Article Text

  1. M. Roberts1,
  2. Y. Sun1,
  3. S. K. Bhattacharya1,
  4. R. A. Ahokas1,
  5. I. C. Gerling1,
  6. K. T. Weber1
  1. 1University of Tennessee Health Science Center, Memphis, TN.


Purpose Congestive heart failure (CHF), with its classic signs and symptoms, has its origins rooted in a salt-avid state mediated largely by effector hormones of the renin-angiotensin-aldosterone system (RAAS). CHF is accompanied by a systemic illness that features oxidative stress and a progressive loss of soft tissues and bone that eventuates in a wasting syndrome termed cardiac cachexia. To simulate the inappropriate (relative to dietary Na+) aldosteronism found in human CHF, rats receive aldosterone (0.75 μg/h), together with 1% NaCl in drinking water (ALDOST). Skeletal muscle wasting and bone loss are found in ALDOST and associated with secondary hyperparathyroidism (SHPT). Herein we hypothesized that these responses could be attenuated by cotreatment with spironolactone (Spiro), an ALDO receptor antagonist.

Methods and Results Eight-week-old male Sprague-Dawley rats received ALDOST alone for 4 weeks or together with Spiro (150 mg/kg/d by gavage). We monitored: body weight and skeletal muscle morphology, including scarring, a marker of myocyte necrosis, and the presence of apoptosis (TUNEL assay); femoral bone mineral density (BMD) and content (BMC); plasma α1-antiproteinase activity (AP), an inverse correlate of oxidative stress; and plasma parathyroid hormone (PTH). Compared with age-/gender-matched controls, with ALDOST we found (mean ± SEM): inadequate weight gain (81 ± 5 vs 22 ± 6 g; p < .05) accompanied by skeletal muscle atrophy without evidence of myocyte apoptosis or necrosis; a fall (p < .05) in BMD (0.162 ± 0.002 vs 0.151 ± 0.003 g/cm2) and BMC (0.420 ± 0.012 vs 0.336 ± 0.008 g); a fall (p < .05) in α1-AP activity (39.8 ± 2.1 vs 24.3 ± 1.2 μmol/L); and elevation (p < .05) in plasma PTH (10.6 ± 0.9 vs 16.0 ± 1.6 pg/mL). In response to cotreatment with Spiro, weight gain was closer to controls (+56 ± 7 g); the loss of BMD (0.162 ± 0.003 g/cm2) and BMC (0.369 ± 0.006 g), the fall in α1-AP activity (33.8 ± 1.2 μmol/L), and the rise in PTH (9.4 [138} 0.4 pg/mL) were each attenuated (p < .05).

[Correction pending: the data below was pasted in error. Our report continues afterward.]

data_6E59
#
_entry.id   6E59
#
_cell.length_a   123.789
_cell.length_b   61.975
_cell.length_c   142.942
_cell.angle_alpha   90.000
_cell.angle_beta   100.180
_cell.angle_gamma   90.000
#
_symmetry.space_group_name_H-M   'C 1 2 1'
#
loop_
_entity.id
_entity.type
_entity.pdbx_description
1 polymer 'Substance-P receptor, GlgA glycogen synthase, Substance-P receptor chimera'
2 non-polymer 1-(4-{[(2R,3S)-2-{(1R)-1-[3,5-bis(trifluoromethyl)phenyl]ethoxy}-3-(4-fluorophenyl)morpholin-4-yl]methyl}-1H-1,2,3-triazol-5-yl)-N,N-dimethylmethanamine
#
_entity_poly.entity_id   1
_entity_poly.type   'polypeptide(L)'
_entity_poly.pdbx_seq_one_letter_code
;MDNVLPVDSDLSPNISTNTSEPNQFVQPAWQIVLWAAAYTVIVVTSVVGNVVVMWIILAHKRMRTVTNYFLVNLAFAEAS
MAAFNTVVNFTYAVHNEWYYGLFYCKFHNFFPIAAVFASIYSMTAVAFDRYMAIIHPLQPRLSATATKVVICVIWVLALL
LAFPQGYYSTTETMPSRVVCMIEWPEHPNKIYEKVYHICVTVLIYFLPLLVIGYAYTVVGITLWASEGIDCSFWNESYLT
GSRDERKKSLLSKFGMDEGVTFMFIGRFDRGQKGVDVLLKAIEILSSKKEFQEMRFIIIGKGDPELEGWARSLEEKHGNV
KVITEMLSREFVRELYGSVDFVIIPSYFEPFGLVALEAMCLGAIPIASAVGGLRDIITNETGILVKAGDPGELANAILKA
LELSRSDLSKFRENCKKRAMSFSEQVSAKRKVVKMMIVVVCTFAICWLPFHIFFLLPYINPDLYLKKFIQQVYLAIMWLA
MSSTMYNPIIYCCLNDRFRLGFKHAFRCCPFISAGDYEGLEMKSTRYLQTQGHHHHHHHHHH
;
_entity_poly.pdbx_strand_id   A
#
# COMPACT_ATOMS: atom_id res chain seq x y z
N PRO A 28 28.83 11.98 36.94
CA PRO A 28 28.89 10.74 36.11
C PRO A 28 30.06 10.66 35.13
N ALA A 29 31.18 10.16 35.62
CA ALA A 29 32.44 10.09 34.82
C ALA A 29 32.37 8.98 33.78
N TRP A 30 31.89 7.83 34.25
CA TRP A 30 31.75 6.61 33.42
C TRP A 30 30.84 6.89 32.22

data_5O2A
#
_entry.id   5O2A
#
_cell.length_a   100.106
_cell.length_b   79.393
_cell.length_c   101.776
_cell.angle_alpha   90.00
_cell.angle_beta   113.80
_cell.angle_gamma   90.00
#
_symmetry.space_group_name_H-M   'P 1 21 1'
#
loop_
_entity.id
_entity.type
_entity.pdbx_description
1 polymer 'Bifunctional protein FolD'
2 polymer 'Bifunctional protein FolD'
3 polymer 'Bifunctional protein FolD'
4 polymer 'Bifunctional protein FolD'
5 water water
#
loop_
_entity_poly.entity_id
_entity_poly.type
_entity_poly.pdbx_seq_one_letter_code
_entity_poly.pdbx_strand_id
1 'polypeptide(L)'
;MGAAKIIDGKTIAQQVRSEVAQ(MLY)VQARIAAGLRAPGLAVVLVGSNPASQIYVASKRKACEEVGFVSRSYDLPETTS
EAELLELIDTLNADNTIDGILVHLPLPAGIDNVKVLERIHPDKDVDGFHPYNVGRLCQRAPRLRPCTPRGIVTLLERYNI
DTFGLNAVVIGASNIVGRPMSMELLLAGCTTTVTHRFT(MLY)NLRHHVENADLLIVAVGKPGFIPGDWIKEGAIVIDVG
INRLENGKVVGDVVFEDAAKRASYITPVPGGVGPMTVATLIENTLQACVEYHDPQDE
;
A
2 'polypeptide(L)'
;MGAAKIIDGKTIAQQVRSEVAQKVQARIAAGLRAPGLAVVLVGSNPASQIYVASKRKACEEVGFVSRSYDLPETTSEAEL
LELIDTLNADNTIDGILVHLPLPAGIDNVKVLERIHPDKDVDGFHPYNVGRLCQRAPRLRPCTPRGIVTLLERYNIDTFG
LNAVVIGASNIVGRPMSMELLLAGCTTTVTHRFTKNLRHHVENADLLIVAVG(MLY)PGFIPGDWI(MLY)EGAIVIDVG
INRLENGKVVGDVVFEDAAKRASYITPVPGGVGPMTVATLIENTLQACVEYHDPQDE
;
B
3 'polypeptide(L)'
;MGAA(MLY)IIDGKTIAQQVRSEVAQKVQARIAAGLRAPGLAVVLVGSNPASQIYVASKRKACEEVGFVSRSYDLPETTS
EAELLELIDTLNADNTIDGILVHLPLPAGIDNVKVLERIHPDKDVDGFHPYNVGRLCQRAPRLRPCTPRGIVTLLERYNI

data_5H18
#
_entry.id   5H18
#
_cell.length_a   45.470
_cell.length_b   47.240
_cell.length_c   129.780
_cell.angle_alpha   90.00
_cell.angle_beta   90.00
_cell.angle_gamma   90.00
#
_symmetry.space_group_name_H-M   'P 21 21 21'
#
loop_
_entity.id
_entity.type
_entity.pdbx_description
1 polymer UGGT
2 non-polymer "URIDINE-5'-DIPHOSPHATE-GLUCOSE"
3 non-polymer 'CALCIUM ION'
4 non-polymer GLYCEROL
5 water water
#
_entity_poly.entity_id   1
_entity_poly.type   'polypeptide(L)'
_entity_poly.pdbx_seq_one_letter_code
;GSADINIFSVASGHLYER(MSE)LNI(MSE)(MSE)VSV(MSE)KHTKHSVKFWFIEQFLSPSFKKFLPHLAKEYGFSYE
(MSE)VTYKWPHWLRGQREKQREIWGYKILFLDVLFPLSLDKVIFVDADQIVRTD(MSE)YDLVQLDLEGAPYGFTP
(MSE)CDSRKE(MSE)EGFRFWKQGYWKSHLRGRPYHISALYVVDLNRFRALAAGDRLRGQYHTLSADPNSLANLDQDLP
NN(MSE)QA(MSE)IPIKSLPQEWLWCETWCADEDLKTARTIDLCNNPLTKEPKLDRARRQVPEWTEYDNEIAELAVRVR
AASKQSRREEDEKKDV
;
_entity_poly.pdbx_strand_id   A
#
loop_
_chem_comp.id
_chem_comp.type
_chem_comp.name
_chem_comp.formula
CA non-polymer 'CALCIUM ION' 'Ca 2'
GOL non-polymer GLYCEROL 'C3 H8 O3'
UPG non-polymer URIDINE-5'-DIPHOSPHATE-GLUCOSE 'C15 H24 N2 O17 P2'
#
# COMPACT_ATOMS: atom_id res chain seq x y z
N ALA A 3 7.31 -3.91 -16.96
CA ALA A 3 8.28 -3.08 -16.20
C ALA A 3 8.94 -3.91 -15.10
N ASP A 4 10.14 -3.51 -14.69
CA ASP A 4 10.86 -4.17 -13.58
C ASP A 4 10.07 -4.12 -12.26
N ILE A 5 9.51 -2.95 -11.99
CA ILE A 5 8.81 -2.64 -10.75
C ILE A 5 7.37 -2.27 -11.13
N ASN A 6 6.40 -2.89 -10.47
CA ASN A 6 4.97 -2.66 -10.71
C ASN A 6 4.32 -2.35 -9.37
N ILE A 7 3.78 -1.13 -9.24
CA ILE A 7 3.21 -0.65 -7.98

Conclusions In rats with aldosteronism, cotreatment with an ALDO receptor antagonist, Spiro, prevents the appearance of SHPT and accompanying skeletal muscle atrophy, bone loss, and oxidative stress. The use of Spiro in human CHF may offer advantages that extend beyond its diuretic properties.

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